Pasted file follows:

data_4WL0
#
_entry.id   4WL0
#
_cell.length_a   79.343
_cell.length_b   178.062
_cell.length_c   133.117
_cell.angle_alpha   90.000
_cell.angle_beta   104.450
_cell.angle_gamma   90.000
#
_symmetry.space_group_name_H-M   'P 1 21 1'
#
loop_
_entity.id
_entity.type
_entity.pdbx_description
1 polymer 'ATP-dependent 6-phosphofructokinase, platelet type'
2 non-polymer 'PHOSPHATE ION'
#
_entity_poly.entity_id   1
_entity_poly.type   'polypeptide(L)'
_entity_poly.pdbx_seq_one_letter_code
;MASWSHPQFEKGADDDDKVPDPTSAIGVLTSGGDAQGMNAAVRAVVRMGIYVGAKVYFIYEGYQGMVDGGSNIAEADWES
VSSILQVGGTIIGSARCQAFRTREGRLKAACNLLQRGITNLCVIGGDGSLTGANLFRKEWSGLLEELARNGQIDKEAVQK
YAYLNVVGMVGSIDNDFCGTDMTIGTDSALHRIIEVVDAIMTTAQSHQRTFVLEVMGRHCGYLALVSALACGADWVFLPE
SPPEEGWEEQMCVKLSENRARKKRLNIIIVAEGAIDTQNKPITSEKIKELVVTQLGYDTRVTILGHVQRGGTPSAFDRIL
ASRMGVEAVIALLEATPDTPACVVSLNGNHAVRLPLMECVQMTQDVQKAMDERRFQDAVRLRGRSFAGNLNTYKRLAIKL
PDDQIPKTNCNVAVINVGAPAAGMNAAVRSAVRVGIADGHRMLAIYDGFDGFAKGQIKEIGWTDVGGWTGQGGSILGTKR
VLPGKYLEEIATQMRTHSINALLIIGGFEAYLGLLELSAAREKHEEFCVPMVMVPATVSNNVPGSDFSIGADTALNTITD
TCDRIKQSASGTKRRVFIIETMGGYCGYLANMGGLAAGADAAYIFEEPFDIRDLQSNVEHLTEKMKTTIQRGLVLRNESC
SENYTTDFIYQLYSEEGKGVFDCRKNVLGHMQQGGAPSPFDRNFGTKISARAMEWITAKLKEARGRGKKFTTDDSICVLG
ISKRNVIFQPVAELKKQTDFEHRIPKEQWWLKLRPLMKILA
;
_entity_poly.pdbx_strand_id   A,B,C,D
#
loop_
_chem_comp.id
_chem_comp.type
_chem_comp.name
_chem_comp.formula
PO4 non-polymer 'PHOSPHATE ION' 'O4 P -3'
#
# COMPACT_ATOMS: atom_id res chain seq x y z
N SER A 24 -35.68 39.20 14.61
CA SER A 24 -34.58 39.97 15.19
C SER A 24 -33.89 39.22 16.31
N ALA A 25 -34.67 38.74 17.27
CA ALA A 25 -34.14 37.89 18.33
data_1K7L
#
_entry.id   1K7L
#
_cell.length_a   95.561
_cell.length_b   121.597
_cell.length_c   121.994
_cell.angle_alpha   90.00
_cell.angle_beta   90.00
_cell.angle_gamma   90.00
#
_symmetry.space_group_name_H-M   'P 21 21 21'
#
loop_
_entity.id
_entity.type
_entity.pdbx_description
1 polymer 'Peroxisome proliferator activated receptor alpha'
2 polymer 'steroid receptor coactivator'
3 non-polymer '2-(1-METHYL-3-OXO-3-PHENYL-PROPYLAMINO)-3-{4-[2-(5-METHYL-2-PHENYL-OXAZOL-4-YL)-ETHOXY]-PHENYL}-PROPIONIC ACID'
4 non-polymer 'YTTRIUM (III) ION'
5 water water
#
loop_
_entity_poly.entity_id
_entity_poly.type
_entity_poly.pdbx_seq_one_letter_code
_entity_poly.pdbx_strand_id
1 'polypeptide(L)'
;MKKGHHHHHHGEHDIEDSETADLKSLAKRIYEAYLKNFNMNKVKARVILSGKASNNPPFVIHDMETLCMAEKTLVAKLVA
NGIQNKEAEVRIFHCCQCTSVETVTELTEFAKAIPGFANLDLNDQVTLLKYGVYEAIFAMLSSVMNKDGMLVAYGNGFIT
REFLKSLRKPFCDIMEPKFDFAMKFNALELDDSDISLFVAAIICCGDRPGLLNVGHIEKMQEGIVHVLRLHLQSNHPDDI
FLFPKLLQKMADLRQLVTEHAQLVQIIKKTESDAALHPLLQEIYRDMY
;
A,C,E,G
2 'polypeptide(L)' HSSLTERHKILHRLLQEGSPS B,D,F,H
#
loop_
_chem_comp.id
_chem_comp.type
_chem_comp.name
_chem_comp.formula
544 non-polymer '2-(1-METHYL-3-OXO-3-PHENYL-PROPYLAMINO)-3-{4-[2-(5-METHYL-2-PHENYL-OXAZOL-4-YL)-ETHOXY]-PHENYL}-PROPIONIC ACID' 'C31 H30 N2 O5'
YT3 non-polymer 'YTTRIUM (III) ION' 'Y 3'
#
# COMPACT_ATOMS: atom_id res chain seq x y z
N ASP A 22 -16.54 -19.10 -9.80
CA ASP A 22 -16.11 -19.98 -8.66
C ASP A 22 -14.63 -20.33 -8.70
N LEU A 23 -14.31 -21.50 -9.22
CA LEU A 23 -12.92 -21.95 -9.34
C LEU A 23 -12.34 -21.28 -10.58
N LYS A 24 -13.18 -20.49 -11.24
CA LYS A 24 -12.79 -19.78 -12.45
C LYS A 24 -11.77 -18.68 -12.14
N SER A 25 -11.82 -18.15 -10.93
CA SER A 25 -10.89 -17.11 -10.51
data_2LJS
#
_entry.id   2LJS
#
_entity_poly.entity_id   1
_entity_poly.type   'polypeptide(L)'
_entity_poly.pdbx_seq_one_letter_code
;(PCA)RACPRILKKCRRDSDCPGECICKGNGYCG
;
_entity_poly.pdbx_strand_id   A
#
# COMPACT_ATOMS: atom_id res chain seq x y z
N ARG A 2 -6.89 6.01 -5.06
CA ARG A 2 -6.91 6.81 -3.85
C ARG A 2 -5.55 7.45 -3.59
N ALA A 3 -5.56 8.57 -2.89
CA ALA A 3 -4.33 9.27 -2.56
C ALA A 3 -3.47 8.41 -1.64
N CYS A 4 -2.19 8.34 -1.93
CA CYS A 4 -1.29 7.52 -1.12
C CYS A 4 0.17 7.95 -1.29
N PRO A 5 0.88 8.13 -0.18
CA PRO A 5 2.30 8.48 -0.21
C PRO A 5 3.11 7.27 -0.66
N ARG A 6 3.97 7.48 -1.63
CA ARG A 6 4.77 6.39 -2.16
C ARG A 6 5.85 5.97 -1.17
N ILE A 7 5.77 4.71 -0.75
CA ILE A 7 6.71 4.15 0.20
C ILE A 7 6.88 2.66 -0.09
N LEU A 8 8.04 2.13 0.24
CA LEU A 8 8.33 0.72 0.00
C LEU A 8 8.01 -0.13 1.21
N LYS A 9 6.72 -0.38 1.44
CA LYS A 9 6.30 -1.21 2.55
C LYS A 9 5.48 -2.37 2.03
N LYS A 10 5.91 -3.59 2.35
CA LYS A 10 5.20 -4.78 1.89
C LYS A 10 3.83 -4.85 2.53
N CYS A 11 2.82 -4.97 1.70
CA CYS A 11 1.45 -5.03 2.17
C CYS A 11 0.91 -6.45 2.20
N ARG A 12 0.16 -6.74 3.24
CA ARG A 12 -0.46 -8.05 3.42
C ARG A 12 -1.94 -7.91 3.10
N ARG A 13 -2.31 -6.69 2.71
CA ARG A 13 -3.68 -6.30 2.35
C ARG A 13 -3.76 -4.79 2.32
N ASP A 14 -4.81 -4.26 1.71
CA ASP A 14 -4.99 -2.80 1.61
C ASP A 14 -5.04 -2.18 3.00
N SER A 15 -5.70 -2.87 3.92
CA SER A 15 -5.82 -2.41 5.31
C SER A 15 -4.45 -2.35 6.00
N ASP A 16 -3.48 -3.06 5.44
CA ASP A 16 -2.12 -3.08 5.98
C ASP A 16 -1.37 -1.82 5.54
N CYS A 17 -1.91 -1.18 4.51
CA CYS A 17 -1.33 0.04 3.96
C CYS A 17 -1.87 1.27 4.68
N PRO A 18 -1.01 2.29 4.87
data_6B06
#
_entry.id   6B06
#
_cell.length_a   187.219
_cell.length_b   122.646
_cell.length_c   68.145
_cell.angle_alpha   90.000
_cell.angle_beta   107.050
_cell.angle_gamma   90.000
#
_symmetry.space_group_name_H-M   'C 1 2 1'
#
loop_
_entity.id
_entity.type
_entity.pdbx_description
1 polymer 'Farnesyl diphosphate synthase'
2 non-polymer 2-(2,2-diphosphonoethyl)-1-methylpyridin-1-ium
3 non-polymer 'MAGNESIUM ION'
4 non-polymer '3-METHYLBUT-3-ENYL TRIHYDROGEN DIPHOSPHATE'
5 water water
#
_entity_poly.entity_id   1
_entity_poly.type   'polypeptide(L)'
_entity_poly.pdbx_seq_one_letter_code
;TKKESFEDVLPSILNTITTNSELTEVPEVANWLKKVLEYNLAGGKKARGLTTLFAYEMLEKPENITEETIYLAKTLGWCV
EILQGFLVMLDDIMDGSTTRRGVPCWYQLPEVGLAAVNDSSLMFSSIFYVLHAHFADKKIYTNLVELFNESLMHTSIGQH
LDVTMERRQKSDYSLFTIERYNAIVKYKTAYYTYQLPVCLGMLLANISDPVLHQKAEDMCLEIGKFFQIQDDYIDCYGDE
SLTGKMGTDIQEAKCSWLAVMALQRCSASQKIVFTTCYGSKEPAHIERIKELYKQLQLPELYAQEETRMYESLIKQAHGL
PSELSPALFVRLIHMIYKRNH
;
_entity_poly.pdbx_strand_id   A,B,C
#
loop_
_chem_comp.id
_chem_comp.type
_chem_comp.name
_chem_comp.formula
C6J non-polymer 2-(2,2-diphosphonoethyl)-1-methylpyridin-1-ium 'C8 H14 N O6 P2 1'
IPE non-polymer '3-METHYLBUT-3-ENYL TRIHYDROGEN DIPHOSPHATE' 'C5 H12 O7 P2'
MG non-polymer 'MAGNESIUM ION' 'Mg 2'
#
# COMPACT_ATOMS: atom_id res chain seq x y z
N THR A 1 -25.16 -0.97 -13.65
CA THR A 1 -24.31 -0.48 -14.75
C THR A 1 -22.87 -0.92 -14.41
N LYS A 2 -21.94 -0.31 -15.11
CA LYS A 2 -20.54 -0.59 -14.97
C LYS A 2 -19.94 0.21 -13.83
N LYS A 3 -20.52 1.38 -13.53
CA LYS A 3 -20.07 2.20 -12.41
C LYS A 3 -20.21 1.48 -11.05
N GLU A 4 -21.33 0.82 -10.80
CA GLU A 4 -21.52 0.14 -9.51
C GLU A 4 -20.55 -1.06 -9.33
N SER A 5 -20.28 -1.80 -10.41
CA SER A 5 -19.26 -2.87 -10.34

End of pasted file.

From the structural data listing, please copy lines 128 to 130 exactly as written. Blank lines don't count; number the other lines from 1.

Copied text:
N PRO A 5 0.88 8.13 -0.18
CA PRO A 5 2.30 8.48 -0.21
C PRO A 5 3.11 7.27 -0.66